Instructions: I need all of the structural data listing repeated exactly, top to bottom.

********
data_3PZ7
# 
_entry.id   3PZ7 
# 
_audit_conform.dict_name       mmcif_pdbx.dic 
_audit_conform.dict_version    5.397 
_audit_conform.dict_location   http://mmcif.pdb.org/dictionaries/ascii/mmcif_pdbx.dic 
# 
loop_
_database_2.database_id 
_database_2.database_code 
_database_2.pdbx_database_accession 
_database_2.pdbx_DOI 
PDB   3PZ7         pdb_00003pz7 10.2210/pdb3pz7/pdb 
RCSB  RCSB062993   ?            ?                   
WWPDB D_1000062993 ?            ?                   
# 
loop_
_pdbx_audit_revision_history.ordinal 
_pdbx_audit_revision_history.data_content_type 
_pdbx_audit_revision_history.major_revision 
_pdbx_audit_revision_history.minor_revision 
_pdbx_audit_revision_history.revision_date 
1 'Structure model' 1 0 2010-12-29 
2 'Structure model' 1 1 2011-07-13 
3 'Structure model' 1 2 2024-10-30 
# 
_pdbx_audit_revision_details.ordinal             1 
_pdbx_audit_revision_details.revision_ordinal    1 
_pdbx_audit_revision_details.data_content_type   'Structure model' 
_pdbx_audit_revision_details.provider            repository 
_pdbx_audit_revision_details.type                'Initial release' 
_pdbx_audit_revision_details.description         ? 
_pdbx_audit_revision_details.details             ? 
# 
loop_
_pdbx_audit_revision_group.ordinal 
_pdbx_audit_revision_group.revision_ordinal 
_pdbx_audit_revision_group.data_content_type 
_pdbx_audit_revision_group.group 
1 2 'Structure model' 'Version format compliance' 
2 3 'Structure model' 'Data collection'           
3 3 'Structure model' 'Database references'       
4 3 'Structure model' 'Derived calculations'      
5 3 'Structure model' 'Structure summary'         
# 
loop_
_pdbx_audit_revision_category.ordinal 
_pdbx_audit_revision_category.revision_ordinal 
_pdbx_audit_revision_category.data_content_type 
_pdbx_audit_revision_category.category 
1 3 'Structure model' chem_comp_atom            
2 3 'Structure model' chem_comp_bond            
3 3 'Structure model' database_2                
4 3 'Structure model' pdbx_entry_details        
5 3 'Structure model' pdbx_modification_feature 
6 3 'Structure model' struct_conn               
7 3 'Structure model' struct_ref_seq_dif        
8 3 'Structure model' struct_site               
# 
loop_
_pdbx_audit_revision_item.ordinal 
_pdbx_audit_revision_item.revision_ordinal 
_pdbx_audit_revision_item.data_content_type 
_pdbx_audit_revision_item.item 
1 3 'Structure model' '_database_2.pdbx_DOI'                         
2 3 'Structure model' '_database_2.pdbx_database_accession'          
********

data_3PZ7
# 
_entry.id   3PZ7 
# 
_audit_conform.dict_name       mmcif_pdbx.dic 
_audit_conform.dict_version    5.397 
_audit_conform.dict_location   http://mmcif.pdb.org/dictionaries/ascii/mmcif_pdbx.dic 
# 
loop_
_database_2.database_id 
_database_2.database_code 
_database_2.pdbx_database_accession 
_database_2.pdbx_DOI 
PDB   3PZ7         pdb_00003pz7 10.2210/pdb3pz7/pdb 
RCSB  RCSB062993   ?            ?                   
WWPDB D_1000062993 ?            ?                   
# 
loop_
_pdbx_audit_revision_history.ordinal 
_pdbx_audit_revision_history.data_content_type 
_pdbx_audit_revision_history.major_revision 
_pdbx_audit_revision_history.minor_revision 
_pdbx_audit_revision_history.revision_date 
1 'Structure model' 1 0 2010-12-29 
2 'Structure model' 1 1 2011-07-13 
3 'Structure model' 1 2 2024-10-30 
# 
_pdbx_audit_revision_details.ordinal             1 
_pdbx_audit_revision_details.revision_ordinal    1 
_pdbx_audit_revision_details.data_content_type   'Structure model' 
_pdbx_audit_revision_details.provider            repository 
_pdbx_audit_revision_details.type                'Initial release' 
_pdbx_audit_revision_details.description         ? 
_pdbx_audit_revision_details.details             ? 
# 
loop_
_pdbx_audit_revision_group.ordinal 
_pdbx_audit_revision_group.revision_ordinal 
_pdbx_audit_revision_group.data_content_type 
_pdbx_audit_revision_group.group 
1 2 'Structure model' 'Version format compliance' 
2 3 'Structure model' 'Data collection'           
3 3 'Structure model' 'Database references'       
4 3 'Structure model' 'Derived calculations'      
5 3 'Structure model' 'Structure summary'         
# 
loop_
_pdbx_audit_revision_category.ordinal 
_pdbx_audit_revision_category.revision_ordinal 
_pdbx_audit_revision_category.data_content_type 
_pdbx_audit_revision_category.category 
1 3 'Structure model' chem_comp_atom            
2 3 'Structure model' chem_comp_bond            
3 3 'Structure model' database_2                
4 3 'Structure model' pdbx_entry_details        
5 3 'Structure model' pdbx_modification_feature 
6 3 'Structure model' struct_conn               
7 3 'Structure model' struct_ref_seq_dif        
8 3 'Structure model' struct_site               
# 
loop_
_pdbx_audit_revision_item.ordinal 
_pdbx_audit_revision_item.revision_ordinal 
_pdbx_audit_revision_item.data_content_type 
_pdbx_audit_revision_item.item 
1 3 'Structure model' '_database_2.pdbx_DOI'                         
2 3 'Structure model' '_database_2.pdbx_database_accession'          